Thomson Media draws 5 bids

Thomson Media draws 5 bids

Byline: Peter Lauria

At least five buyout shops submitted bids for Thomson Corp.’s group of print-based, advertising-dependent financial magazines Oct. 4, according to sources familiar with the Morgan Stanley-run auction.

Among the bidders are Apprise Media, fronted by former Primedia Inc. president Charles McCurdy and backed by Spectrum Equity Investors; Citigroup Venture Capital in conjunction with former Advanstar CEO Robert Krakoff; the private equity arm of Credit Suisse First Boston along with MidOcean Partners LLP; Investcorp; and U.S. Equity Partners (U.S. Equity Partners is the fund that owns The Deal LLC).

Tuesday, Oct. 5, was the deadline for the second round of bids. Thomson received a first round of offers in August.

Early round participants J.P. Morgan Partners and Veronis Suhler Stevenson are believed to have dropped out .

Sources familiar with the bidding said they could not handicap the action because the values of the latest offers were unclear.

“How do you know who’s up and who’s down without knowing what they bid?” asked one perplexed source.

This source and others did say, however, that based on previous bids the group should sell for at least $250 million. That price would parallel recent magazine industry deal multiples of between 8 and 12 times Ebitda.

Several factors — ranging from the size of Thomson’s platform to the competitiveness of the auction to the pressure on the private equity firms to put their money to work — could goose valuations higher. So, too, could Bruce Wasserstein’s U.S. Equity Partners. (Bruce Wasserstein is the chairman of The Deal LLC.)

“Wasserstein’s the wild card,” said a magazine industry source. Citing the $55 million Wasserstein paid to acquire New York magazine in December 2003, this source said that if Wasserstein wants something bad enough, “he can pay a big price again.” And as the only one in the contingent of known bidders to already have a publishing platform in place, Wasserstein could pay more than the others if only because he can combine Thomson Media with his existing properties to more effectively strip out costs.

Then again, Thomson Media is sizable enough to be its own platform, which a buyer could then use to pursue bolt-on acquisitions. That rationale led one source to caution against counting out Citigroup Venture Capital.

Thomson began shopping the group, which houses such titles as American Banker, The Bond Buyer, Investment Dealers’ Digest, National Mortgage News and a host of others, in June. The company first tried selling Thomson Media in 2001 before pulling it off the block citing low valuations and the post-Sept. 11 economic climate.

All parties mentioned either declined comment or could not be reached by press time.

COMPANY: Thomson Corp.

COMPANY: Morgan Stanley

COMPANY: Apprise Media

www.TheDeal.com

Byline: Peter Lauria

At least five buyout shops submitted bids for Thomson Corp.’s group of print-based, advertising-dependent financial magazines Oct. 4, according to sources familiar with the Morgan Stanley-run auction.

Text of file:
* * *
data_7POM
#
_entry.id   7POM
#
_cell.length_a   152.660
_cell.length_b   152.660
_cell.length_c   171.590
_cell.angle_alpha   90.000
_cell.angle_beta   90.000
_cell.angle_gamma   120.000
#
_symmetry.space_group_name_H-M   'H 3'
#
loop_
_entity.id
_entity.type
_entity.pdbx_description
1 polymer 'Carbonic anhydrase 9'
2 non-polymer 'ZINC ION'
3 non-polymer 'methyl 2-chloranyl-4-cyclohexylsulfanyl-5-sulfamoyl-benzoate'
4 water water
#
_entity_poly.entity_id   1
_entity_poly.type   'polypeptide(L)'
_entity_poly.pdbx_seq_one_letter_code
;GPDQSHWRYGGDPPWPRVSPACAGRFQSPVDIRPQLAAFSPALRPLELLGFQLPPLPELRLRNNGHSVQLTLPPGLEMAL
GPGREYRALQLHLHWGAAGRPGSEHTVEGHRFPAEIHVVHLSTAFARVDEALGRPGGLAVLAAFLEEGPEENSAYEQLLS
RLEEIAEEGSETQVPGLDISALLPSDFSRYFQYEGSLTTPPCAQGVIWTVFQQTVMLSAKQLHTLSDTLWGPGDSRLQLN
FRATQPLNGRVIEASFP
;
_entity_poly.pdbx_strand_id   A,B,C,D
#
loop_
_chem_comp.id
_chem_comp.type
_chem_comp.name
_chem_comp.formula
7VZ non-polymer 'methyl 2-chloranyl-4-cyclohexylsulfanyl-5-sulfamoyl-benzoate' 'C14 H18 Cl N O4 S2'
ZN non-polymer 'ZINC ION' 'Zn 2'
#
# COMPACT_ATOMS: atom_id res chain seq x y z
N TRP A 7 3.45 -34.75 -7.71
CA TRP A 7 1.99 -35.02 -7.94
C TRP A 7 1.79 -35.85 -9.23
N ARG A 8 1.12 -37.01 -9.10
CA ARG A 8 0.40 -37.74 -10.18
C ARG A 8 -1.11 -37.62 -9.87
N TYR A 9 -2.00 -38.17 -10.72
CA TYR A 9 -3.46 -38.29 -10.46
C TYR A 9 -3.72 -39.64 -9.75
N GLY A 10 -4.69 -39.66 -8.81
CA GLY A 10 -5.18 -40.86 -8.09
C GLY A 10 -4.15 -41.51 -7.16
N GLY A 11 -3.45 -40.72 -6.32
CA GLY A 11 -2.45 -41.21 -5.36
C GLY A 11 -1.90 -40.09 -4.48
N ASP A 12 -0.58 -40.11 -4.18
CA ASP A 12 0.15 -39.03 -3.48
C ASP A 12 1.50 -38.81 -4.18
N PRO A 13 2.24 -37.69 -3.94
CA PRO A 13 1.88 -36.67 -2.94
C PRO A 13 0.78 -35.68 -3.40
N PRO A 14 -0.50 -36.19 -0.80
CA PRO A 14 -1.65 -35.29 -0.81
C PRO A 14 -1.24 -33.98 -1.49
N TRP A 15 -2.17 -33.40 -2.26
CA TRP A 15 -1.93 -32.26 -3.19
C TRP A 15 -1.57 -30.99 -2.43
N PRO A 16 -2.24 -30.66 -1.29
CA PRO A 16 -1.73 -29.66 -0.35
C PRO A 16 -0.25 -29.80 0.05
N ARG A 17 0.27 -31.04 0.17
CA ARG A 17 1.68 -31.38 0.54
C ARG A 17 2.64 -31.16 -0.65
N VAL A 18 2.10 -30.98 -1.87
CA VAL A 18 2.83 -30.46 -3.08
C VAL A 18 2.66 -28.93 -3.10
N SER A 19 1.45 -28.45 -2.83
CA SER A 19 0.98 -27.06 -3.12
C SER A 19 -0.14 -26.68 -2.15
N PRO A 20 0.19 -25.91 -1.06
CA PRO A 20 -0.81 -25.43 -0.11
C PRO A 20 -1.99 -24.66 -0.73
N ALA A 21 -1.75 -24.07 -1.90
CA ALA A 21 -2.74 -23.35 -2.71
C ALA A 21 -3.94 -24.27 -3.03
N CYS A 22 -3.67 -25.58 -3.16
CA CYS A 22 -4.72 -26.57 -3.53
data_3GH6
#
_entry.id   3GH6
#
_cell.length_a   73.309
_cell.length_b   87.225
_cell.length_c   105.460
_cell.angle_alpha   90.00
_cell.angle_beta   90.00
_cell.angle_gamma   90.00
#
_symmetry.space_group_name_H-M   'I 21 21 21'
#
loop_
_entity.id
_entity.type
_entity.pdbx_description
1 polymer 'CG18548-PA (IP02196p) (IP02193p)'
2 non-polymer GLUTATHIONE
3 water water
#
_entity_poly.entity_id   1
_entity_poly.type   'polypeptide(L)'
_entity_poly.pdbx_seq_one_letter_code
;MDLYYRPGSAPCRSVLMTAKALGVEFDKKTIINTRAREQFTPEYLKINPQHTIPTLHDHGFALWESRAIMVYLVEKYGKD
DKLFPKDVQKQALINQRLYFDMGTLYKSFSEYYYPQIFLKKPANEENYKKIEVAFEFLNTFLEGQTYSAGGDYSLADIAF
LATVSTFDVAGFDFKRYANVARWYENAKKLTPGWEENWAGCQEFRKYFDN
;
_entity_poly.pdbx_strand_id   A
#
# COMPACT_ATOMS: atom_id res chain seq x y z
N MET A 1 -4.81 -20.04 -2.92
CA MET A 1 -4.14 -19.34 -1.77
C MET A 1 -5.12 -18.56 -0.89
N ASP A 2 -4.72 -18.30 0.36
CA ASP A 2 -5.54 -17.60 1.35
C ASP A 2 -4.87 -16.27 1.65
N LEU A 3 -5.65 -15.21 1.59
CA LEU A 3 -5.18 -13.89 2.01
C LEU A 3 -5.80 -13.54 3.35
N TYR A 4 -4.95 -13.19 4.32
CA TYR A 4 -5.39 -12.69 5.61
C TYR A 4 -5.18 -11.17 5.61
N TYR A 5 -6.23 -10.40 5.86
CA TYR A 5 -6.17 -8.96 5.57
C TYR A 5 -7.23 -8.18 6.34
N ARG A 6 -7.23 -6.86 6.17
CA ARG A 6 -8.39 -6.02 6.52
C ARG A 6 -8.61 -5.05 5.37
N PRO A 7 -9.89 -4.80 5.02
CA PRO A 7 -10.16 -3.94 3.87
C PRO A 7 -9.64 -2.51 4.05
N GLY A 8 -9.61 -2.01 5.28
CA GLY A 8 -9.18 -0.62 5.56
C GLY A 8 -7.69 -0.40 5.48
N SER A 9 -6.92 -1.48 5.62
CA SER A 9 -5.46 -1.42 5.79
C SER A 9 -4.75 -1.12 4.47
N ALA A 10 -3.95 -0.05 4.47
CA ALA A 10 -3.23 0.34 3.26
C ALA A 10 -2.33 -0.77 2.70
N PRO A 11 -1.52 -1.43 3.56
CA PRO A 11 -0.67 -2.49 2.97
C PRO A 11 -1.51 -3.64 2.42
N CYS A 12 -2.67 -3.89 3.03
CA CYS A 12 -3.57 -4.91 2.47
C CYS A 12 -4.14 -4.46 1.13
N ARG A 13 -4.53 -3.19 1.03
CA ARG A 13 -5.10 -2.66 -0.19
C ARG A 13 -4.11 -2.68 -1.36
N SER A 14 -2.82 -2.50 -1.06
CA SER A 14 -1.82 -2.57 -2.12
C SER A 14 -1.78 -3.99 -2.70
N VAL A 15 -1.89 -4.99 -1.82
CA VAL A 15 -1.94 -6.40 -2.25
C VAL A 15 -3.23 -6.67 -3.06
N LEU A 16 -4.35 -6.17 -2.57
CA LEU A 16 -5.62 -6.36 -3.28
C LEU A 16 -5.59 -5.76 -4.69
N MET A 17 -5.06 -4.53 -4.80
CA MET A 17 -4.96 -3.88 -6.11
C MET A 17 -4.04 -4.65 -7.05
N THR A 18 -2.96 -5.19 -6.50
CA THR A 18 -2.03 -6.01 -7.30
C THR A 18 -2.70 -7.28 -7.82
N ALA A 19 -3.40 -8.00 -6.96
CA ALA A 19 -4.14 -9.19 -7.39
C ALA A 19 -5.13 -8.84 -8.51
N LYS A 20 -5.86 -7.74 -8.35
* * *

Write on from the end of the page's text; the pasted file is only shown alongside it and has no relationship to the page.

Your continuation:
Among the bidders are Apprise Media, fronted by former Primedia Inc. president Charles McCurdy and backed by Spectrum Equity Investors; Citigroup Venture Capital in conjunction with former Advanstar CEO Robert Krakoff; the private equity arm of Credit Suisse First Boston along with MidOcean Partners LLP; Investcorp; and U.S. Equity Partners (U.S. Equity Partners is the fund that owns The Deal LLC).

Tuesday, Oct. 5, was the deadline for the second round of bids. Thomson received a first round of offers in August.

Early round participants J.P. Morgan Partners and Veronis Suhler Stevenson are believed to have dropped out .

Sources familiar with the bidding said they could not handicap the action because the values of the latest offers were unclear.

“How do you know who’s up and who’s down without knowing what they bid?” asked one perplexed source.

This source and others did say, however, that based on previous bids the group should sell for at least $250 million. That price would parallel recent magazine industry deal multiples of between 8 and 12 times Ebitda.

Several factors — ranging from the size of Thomson’s platform to the competitiveness of the auction to the pressure on the private equity firms to put their money to work — could goose valuations higher. So, too, could Bruce Wasserstein’s U.S. Equity Partners. (Bruce Wasserstein is the chairman of The Deal LLC.)

“Wasserstein’s the wild card,” said a magazine industry source. Citing the $55 million Wasserstein paid to acquire New York magazine in December 2003, this source said that if Wasserstein wants something bad enough, “he can pay a big price again.” And as the only one in the contingent of known bidders to already have a publishing platform in place, Wasserstein could pay more than the others if only because he can combine Thomson Media with his existing properties to more effectively strip out costs.

Then again, Thomson Media is sizable enough to be its own platform, which a buyer could then use to pursue bolt-on acquisitions. That rationale led one source to caution against counting out Citigroup Venture Capital.

Thomson began shopping the group, which houses such titles as American Banker, The Bond Buyer, Investment Dealers’ Digest, National Mortgage News and a host of others, in June. The company first tried selling Thomson Media in 2001 before pulling it off the block citing low valuations and the post-Sept. 11 economic climate.

All parties mentioned either declined comment or could not be reached by press time.

COMPANY: Thomson Corp.

COMPANY: Morgan Stanley

COMPANY: Apprise Media

www.TheDeal.com

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